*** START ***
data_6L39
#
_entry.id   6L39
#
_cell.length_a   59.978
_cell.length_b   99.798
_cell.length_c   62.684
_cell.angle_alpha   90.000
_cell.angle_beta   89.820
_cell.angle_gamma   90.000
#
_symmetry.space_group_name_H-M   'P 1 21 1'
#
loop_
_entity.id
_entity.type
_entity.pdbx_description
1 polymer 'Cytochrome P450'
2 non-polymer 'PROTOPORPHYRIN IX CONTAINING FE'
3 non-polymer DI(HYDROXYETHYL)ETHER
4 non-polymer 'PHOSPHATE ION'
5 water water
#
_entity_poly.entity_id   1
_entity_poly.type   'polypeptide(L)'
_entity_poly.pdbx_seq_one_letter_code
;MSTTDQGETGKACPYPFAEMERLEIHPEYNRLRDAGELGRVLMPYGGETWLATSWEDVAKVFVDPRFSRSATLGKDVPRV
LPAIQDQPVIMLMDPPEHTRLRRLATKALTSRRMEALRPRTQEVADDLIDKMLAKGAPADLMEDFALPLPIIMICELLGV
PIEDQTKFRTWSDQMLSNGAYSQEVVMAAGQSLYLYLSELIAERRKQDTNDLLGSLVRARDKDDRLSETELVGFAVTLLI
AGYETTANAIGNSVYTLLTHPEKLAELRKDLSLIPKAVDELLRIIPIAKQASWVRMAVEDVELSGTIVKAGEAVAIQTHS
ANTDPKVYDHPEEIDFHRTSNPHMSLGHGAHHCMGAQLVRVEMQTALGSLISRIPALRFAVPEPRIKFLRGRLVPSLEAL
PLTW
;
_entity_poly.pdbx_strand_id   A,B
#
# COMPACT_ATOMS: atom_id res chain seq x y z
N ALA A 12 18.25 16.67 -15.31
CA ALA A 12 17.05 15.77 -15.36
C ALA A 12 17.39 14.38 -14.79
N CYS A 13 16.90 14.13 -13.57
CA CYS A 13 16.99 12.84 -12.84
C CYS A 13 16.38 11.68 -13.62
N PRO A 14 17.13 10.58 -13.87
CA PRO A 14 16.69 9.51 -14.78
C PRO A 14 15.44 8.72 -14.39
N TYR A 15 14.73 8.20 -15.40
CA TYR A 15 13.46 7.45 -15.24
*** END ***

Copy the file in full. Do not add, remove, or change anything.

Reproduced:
data_6L39
#
_entry.id   6L39
#
_cell.length_a   59.978
_cell.length_b   99.798
_cell.length_c   62.684
_cell.angle_alpha   90.000
_cell.angle_beta   89.820
_cell.angle_gamma   90.000
#
_symmetry.space_group_name_H-M   'P 1 21 1'
#
loop_
_entity.id
_entity.type
_entity.pdbx_description
1 polymer 'Cytochrome P450'
2 non-polymer 'PROTOPORPHYRIN IX CONTAINING FE'
3 non-polymer DI(HYDROXYETHYL)ETHER
4 non-polymer 'PHOSPHATE ION'
5 water water
#
_entity_poly.entity_id   1
_entity_poly.type   'polypeptide(L)'
_entity_poly.pdbx_seq_one_letter_code
;MSTTDQGETGKACPYPFAEMERLEIHPEYNRLRDAGELGRVLMPYGGETWLATSWEDVAKVFVDPRFSRSATLGKDVPRV
LPAIQDQPVIMLMDPPEHTRLRRLATKALTSRRMEALRPRTQEVADDLIDKMLAKGAPADLMEDFALPLPIIMICELLGV
PIEDQTKFRTWSDQMLSNGAYSQEVVMAAGQSLYLYLSELIAERRKQDTNDLLGSLVRARDKDDRLSETELVGFAVTLLI
AGYETTANAIGNSVYTLLTHPEKLAELRKDLSLIPKAVDELLRIIPIAKQASWVRMAVEDVELSGTIVKAGEAVAIQTHS
ANTDPKVYDHPEEIDFHRTSNPHMSLGHGAHHCMGAQLVRVEMQTALGSLISRIPALRFAVPEPRIKFLRGRLVPSLEAL
PLTW
;
_entity_poly.pdbx_strand_id   A,B
#
# COMPACT_ATOMS: atom_id res chain seq x y z
N ALA A 12 18.25 16.67 -15.31
CA ALA A 12 17.05 15.77 -15.36
C ALA A 12 17.39 14.38 -14.79
N CYS A 13 16.90 14.13 -13.57
CA CYS A 13 16.99 12.84 -12.84
C CYS A 13 16.38 11.68 -13.62
N PRO A 14 17.13 10.58 -13.87
CA PRO A 14 16.69 9.51 -14.78
C PRO A 14 15.44 8.72 -14.39
N TYR A 15 14.73 8.20 -15.40
CA TYR A 15 13.46 7.45 -15.24